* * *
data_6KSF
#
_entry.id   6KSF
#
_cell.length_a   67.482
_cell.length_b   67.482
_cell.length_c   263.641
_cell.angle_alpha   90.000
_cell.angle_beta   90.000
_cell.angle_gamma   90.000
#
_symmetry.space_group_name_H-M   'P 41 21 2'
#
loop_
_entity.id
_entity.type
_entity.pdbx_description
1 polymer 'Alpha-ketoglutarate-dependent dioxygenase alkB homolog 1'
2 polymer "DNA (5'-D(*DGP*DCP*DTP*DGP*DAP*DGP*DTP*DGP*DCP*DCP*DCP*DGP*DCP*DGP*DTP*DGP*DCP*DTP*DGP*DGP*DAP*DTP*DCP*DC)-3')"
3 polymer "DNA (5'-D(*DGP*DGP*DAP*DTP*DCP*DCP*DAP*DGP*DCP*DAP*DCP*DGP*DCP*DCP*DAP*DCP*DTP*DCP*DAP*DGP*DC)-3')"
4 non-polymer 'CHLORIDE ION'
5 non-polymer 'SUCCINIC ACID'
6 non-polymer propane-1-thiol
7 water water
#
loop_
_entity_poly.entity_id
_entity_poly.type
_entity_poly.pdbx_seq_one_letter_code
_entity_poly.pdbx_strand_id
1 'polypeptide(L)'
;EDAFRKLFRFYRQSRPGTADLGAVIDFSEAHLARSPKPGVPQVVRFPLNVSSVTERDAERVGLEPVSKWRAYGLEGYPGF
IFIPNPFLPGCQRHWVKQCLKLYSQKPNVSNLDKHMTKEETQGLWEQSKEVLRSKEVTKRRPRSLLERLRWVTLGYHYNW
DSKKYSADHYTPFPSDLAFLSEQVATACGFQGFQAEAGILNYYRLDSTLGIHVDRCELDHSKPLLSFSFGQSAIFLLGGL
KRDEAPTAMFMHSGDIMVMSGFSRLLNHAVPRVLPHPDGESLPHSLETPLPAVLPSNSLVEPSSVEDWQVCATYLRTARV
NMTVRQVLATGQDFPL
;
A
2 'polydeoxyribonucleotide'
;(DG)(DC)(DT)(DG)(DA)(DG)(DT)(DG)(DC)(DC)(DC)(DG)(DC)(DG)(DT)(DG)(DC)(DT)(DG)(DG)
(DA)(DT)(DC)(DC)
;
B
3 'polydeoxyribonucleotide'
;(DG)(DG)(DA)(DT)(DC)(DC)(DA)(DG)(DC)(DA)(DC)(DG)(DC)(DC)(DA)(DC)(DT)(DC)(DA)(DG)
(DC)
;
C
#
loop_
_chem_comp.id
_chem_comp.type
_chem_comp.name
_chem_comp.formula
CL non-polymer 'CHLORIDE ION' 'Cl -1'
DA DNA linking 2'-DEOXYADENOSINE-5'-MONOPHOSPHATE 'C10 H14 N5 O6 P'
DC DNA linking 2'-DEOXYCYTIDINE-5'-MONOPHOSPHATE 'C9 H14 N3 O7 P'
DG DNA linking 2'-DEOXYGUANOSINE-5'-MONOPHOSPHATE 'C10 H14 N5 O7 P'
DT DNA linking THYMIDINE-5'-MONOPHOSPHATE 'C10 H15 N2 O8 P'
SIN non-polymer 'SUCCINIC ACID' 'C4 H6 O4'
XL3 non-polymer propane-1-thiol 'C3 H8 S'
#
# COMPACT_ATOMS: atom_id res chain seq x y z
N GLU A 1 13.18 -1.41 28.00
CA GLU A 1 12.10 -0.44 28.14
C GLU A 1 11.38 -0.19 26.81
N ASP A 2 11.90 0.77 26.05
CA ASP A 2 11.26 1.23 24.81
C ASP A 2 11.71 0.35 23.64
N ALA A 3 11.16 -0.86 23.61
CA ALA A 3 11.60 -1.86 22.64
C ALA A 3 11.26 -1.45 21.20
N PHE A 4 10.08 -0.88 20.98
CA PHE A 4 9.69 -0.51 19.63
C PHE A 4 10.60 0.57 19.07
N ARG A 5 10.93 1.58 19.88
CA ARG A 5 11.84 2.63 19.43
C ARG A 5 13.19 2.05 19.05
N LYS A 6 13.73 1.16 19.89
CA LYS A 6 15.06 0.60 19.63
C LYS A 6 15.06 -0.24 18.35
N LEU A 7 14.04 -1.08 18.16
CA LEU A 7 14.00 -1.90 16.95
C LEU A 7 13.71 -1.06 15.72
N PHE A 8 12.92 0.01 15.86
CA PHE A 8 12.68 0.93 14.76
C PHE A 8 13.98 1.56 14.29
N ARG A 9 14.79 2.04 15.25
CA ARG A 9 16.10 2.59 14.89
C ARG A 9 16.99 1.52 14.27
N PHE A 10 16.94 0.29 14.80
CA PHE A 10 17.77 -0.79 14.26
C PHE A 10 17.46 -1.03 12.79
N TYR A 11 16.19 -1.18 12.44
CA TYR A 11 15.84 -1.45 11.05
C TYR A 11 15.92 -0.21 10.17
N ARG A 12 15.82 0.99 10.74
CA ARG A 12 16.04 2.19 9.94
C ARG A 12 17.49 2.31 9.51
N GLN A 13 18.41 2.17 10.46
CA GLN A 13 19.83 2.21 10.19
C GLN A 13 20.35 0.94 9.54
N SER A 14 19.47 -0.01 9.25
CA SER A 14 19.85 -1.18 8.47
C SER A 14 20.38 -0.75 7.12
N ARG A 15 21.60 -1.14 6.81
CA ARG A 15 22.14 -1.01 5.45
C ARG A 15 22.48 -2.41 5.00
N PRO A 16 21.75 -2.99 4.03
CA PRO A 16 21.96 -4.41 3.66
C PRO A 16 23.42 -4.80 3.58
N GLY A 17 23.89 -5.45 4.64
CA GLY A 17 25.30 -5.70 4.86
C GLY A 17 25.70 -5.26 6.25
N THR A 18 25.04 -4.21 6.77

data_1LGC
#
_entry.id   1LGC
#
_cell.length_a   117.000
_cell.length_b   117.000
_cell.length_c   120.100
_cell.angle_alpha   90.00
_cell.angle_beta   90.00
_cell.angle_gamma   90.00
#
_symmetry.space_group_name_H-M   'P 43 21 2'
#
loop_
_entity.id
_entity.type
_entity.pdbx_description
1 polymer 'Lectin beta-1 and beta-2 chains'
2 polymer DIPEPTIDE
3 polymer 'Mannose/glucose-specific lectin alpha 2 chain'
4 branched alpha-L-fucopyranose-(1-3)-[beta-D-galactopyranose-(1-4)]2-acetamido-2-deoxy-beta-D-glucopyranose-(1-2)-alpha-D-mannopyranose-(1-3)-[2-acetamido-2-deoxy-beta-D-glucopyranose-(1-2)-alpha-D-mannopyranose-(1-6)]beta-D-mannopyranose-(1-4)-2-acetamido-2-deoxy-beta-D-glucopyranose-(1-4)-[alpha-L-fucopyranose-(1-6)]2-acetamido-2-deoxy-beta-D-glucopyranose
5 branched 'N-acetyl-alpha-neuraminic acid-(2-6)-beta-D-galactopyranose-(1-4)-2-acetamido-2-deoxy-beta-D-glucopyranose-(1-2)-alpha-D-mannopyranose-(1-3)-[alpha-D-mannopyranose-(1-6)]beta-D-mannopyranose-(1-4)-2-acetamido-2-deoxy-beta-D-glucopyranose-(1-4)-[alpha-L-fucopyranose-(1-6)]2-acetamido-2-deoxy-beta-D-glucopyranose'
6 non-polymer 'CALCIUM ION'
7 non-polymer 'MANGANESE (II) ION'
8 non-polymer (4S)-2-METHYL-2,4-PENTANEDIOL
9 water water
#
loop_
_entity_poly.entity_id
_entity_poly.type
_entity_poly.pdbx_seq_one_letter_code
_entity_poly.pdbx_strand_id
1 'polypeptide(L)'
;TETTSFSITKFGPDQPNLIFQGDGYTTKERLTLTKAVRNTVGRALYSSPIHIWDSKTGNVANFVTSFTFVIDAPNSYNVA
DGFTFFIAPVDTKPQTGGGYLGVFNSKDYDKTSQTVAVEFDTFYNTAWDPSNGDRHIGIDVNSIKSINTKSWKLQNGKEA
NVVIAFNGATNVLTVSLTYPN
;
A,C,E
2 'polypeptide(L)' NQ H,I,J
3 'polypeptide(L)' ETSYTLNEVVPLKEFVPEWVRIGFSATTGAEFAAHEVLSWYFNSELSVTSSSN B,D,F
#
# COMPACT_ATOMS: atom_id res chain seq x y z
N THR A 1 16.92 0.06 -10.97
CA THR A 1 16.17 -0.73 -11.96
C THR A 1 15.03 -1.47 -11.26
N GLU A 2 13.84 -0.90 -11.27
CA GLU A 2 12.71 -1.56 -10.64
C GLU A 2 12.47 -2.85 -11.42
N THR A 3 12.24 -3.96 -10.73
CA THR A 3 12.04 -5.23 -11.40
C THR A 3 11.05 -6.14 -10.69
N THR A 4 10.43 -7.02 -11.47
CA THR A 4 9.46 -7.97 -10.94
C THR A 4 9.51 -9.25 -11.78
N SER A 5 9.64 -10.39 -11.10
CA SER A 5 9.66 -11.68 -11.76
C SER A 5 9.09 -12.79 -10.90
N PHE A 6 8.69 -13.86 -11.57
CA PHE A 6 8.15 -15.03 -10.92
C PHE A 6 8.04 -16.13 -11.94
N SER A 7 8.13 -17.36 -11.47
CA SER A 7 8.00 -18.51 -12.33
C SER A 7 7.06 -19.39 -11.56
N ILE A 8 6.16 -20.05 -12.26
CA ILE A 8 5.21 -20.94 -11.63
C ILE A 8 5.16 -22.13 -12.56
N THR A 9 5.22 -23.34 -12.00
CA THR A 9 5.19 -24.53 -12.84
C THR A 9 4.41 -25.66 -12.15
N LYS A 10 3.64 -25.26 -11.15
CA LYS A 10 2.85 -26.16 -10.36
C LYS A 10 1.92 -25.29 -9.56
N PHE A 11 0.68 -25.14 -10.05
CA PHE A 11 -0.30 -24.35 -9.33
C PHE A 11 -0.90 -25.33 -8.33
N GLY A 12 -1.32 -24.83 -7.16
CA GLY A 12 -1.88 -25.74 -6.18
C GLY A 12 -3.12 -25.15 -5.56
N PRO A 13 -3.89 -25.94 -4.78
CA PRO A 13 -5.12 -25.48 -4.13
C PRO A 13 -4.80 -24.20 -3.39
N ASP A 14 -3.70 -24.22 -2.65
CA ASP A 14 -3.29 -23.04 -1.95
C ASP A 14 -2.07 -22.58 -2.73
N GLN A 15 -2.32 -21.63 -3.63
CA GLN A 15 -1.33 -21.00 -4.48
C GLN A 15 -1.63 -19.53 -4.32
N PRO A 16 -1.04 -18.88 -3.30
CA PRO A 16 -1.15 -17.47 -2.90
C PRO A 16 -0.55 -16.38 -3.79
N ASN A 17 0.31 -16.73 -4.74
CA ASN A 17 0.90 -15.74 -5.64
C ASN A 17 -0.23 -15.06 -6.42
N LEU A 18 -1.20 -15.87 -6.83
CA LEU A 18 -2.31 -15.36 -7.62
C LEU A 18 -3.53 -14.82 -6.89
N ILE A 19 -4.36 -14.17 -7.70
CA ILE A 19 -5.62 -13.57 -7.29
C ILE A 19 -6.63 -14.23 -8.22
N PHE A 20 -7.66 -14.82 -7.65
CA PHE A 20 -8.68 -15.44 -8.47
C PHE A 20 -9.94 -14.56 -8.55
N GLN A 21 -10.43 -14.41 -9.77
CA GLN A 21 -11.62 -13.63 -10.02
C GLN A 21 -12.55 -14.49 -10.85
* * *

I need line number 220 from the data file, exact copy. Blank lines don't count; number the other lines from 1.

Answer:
C GLN A 21 -12.55 -14.49 -10.85